Mike Holmgren Denies Rift Between Browns, Jim Brown
Speaking at a news conference to announce the team would include a Ring of Honor in Cleveland Browns Stadium that would first honor the team's 16 Hall of Famers, Holmgren said there was no rift between the team and Brown, and added he had a very good conversation with Brown earlier this week.
"The importance of Jim Brown to the Browns and this community, none of that changed," Holmgren said.
Then he said that Sept. 19, the day when the Ring is unveiled, would be a special day for the Browns and the families of their 16 Hall members: Jim Brown, Paul Brown, Joe DeLamielleure, Len Ford, Frank Gatski, Otto Graham, Lou Groza, Gene Hickerson, Leroy Kelly, Dante Lavelli, Mike McCormack, Bobby Mitchell, Marion Motley, Ozzie Newsome, Paul Warfield and Bill Willis.
"I'm absolutely overwhelmed," Warfield said.
The Browns join about half the other 32 NFL teams that have a Ring of Honor. The team previously had honored its past with a Legends Club, with plaques placed outside the stadium. The Ring inside the stadium is the decision of Holmgren, who took over as team president prior to this season.
Brown and Graham are the most recognizable names of the Hall of Famers, and a story in Sunday's Cleveland Plain Dealer indicated that Brown was not pleased with the team following the ending of his tenure as a executive adviser to owner Randy Lerner. The report quoted Browns' wife, Monique, saying he could not rearrange his schedule to be at the ceremony and reported that Brown had distanced himself from the team.
Holmgren acted is if that were news to him.
"We had a very good conversation," Holmgren said. "I'm hopeful he can be there. Jim Brown is synonymous with the Cleveland Browns, one of the great players in the National Football League. This will be a great celebration for all of us and the 16 families on that day and I trust he'll be part of that."
Brown appeared on Syracuse radio station 1260 The Score on Thursday. He chuckled when asked if he was going to be at the ceremony. Then he gave a lengthy answer, essentially saying he would not comment.
"I've been very quiet about my situation in Cleveland," Brown told The Score host Danny Parkins. "Sometimes when you comment on things, all you do is create problems. And the last thing I want to do is create problems for anyone or especially disrupt the team or ownership or the plans of other people.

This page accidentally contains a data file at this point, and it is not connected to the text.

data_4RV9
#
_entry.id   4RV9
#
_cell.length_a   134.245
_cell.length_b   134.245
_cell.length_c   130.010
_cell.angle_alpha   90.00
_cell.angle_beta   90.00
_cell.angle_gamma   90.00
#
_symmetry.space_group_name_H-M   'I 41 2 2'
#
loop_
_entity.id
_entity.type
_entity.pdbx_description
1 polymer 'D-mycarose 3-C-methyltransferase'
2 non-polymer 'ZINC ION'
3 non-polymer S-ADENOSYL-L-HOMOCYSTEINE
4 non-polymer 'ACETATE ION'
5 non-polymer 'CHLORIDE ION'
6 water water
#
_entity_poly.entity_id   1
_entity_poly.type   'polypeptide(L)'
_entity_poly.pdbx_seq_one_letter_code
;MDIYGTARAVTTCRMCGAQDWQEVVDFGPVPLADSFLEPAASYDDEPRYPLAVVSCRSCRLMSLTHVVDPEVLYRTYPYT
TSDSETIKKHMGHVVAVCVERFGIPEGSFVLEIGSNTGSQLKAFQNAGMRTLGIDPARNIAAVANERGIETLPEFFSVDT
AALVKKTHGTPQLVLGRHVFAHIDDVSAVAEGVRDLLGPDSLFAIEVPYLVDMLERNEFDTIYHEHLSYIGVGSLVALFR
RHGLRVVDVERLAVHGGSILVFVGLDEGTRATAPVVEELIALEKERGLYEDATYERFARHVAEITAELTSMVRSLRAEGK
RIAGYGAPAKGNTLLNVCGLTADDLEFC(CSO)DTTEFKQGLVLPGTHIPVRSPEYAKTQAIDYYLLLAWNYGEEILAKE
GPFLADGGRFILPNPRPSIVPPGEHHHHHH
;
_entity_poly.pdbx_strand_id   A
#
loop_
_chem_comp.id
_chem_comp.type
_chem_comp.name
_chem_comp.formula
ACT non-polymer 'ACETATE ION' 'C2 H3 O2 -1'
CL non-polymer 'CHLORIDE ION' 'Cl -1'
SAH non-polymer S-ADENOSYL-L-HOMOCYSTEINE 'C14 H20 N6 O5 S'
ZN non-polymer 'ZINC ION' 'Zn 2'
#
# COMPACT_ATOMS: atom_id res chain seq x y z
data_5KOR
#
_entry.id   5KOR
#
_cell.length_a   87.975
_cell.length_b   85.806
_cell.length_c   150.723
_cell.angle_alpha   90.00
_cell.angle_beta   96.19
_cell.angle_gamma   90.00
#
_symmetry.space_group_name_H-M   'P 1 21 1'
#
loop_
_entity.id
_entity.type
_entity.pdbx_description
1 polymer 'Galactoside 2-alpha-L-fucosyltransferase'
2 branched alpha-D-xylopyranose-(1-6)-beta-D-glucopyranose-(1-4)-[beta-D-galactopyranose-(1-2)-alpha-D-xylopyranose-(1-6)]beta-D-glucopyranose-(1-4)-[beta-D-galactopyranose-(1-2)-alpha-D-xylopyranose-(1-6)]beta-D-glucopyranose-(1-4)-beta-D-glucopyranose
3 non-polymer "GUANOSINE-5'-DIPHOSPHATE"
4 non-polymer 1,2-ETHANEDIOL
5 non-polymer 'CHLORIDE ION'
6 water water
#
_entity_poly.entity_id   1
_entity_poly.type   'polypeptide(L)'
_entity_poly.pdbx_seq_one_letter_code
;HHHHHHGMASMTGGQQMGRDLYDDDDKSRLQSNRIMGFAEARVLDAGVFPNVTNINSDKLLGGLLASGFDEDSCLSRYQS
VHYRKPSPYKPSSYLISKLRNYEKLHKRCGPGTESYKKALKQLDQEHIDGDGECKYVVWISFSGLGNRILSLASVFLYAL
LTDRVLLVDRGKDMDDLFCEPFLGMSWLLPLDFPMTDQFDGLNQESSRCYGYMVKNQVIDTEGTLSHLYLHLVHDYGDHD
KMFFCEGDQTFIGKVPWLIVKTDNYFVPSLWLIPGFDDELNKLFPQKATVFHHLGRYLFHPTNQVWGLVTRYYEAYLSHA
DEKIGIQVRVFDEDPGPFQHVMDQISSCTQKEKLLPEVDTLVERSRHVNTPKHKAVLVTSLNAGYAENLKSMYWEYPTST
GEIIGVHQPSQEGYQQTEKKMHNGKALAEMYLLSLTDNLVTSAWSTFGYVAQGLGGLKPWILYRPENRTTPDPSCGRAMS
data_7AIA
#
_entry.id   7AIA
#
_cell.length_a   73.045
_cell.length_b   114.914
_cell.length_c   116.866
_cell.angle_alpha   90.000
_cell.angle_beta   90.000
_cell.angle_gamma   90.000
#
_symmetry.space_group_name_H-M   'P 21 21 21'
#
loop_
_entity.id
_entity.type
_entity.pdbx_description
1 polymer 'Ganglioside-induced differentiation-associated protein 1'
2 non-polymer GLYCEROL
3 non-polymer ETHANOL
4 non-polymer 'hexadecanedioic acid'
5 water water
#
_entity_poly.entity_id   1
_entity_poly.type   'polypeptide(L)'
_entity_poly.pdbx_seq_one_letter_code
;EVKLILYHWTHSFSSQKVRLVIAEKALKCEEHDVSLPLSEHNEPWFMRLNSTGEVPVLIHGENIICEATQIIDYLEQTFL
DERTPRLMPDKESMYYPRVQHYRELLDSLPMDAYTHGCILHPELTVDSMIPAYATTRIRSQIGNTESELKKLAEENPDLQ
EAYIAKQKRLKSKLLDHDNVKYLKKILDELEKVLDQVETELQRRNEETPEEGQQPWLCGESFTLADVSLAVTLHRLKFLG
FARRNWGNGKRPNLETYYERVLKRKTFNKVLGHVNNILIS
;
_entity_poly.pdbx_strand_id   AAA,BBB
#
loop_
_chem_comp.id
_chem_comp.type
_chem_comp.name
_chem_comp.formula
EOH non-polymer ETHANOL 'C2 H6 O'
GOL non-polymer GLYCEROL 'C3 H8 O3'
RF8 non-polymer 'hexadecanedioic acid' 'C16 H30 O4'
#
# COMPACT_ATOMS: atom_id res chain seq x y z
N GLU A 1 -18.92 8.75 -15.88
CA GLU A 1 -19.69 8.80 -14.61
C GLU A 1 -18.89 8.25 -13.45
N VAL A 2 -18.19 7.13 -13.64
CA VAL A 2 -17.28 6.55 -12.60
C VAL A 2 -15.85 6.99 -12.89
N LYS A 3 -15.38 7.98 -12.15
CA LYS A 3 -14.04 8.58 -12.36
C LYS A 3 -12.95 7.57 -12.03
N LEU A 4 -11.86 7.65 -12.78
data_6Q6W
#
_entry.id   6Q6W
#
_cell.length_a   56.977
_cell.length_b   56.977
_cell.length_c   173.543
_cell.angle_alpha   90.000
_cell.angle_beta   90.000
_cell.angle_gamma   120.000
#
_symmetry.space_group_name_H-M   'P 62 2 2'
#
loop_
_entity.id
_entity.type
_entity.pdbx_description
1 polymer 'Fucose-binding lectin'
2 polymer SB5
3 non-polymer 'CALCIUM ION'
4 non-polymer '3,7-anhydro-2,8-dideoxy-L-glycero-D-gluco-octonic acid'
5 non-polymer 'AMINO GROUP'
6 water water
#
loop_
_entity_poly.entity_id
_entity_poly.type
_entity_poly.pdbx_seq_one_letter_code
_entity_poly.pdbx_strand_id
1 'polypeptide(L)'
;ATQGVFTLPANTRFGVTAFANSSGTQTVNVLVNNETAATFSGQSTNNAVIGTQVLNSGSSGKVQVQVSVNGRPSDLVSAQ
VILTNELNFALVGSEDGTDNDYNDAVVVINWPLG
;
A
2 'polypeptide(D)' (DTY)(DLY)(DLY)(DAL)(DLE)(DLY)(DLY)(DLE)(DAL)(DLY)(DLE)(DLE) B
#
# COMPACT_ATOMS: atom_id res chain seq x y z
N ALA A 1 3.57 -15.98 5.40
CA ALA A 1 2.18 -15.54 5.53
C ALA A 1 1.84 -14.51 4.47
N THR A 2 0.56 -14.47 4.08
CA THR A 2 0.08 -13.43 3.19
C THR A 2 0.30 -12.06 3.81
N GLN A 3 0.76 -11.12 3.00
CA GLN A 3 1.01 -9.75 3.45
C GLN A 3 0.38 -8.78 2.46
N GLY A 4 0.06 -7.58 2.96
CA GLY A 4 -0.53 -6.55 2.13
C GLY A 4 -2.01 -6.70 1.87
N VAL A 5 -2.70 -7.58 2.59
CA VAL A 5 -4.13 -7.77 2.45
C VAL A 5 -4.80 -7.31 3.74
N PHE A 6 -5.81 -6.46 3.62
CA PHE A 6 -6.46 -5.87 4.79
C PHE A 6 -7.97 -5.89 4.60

"But on the other hand, as an individual, I have plans of my own. I have a dignity and character of my own that I also protect. So I don't really need to comment on where I go, why I go, why I don't go. And all the people that are involved should be doing all the commenting. Because they're the ones with the power. I'm just an individual that played football and worked for the Browns for a while.''
Parkins asked Brown if his feelings at no longer having an official role with the Browns affected his thinking.
"I have feelings," Brown said. "I'm a very sensitive person. And I do like to be respected. And I'm very loyal. And I like it to be a two-way street. So my feelings play a big part in what I do, because my main work right now is to help the players with the pension plan and the health-care situation. Because it's an atrocity how some of them are suffering. And it's all based upon how I feel about it.
"I think we should chip in, even if the league doesn't do it, I think those of us who are well enough off financially should chip in and really start the ball rolling so these players can be given the respect that baseball and basketball gives their players. There are a lot of issues that have to do deal with character and how people feel and how people are treated. We have to treat people with respect and sensitivity."
Holmgren said Brown's reduced role was part of inevitable change when he became president.
"Change took place with a lot of people," Holmgren said. "That happens."
He said he had insisted to Brown that his influence and impact with the team had not changed. After his duties changed, Brown wrote an extremely gracious letter to Lerner to express his thanks.
"The one thing you learn about life is that you don't try to hurt people, you don't try to defend yourself, you don't try to do anything but be helpful," Brown told the Plain Dealer shortly after he and the team parted ways. "So I stand by who I am, what I am and what I do. I will never open up any Pandora's box because I have too much respect for the Lerner family and the Cleveland Browns and the way I've been treated. I've been treated like a champion."